EMDR (Eye Movement Desensitization and Reprocessing) | Pacific Solstice


EMDR (Eye Movement Desensitization and Reprocessing)


The EMDR for Addiction Program at Pacific Solstice Drug and Alcohol Treatment Center is designed specifically for our drug and alcohol abusers and addicts. Our rehab has been utilizing trained EMDR clinicians from day 1. Dr. Francine Shapiro discovered and named the therapy Eye Movement Desensitizing and Reprocessing (EMDR) therapy. In 1990, Dr. Shapiro founded the EMDR Institute and has been treating victims of all types of trauma as well as addicts. Since then, many other practitioners, including our therapists have been trained in EMDR therapy at the EMDR Institute and have used it to great success with patients. Our EMDR for Addiction therapy program works by using sensory, auditory and/or visual neurostimulation and bilateral stimulation to desensitize and reprocess the trauma associated with drug and alcohol abuse.

Research shows that EMDR can quickly and efficiently change the brain’s acceptance of new beliefs and behavior patterns. This means that the old, ingrained desire to use alcohol or drugs to soothe one self is replaced with a new ability to stay sober-sometimes with much less effort than with other forms of treatment. The old, tired, and repetitive brain message screaming out for you to use fades back and is replaced by a new positive and strong message that makes you want to stay sober (through desensitizing and reprocessing). Neuroscientists call this brain change process neuroplasticity.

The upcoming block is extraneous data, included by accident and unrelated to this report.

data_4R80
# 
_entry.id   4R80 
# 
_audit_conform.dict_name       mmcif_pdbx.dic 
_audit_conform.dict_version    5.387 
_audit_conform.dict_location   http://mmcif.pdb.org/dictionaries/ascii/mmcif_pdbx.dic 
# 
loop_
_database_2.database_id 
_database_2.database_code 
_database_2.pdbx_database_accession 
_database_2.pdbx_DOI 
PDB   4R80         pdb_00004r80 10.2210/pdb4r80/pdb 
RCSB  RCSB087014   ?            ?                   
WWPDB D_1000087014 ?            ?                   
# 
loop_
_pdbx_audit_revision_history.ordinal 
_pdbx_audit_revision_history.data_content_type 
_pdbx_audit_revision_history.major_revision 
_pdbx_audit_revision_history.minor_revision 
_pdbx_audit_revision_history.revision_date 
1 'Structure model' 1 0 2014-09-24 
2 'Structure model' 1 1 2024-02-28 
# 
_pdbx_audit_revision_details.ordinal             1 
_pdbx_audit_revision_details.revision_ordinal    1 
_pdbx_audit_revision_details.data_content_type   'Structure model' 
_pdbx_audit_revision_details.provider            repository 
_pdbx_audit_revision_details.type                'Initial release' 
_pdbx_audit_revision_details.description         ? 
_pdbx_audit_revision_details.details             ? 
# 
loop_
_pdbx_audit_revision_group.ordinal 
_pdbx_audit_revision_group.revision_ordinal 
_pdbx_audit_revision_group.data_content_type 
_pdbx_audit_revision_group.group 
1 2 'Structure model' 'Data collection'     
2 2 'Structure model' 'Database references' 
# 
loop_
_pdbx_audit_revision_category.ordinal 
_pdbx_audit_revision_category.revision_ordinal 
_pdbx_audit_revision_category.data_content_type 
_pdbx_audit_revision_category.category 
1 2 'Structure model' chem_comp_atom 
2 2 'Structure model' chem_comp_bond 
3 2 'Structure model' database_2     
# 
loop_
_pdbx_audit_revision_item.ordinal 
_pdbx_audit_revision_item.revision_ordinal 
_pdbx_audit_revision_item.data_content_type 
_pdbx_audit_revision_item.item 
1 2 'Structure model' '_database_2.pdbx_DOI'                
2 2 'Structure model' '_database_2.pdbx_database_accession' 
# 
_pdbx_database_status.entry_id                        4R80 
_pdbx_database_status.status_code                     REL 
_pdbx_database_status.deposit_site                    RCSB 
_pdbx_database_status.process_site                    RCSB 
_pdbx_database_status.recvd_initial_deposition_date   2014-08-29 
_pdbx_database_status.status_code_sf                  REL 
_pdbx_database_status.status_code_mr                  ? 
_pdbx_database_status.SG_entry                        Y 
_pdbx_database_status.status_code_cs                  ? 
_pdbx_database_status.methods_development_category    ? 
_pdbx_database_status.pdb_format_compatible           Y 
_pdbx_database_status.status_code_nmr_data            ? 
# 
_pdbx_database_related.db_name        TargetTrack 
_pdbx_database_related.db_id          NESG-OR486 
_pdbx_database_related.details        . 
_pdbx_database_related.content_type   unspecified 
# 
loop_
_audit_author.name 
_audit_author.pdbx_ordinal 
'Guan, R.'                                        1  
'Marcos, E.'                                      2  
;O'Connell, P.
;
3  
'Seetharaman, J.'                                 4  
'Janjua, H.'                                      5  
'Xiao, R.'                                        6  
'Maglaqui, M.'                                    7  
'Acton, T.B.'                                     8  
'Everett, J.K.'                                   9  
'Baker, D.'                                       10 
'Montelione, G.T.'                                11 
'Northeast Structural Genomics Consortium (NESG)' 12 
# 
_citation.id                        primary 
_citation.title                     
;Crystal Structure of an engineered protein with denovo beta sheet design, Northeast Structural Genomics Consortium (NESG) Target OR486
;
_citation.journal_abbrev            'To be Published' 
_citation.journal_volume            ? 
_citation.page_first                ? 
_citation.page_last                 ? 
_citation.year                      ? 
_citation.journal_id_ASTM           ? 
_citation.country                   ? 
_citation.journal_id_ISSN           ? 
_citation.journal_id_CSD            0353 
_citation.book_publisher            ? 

As one of the most researched psychotherapeutic treatments for trauma, EMDR has been studied among many groups of patients, including military veterans and victims of sexual assault. Most of Pacific Solstice clinicians have been utilizing EMDR in treatment centers for military veterans and victims of military sexual trauma. Our rehab therapists have worked with vets utilizing EMDR for years.

Discovered in the 1980s, EMDR was first used to treat PTSD patients. Early studies demonstrated that EMDR was as effective as or more effective than traditional forms of therapy, such as “talk” therapy, in eliminating emotional distress related to disturbing memories. The goal of the EMDR for our drug and alcohol treatment program is to give the still-suffering addict new tools to get sober and remain sober. We want to continue our work helping hundreds and hundreds of addicts experience freedom from their addiction.

Behavioral Health Services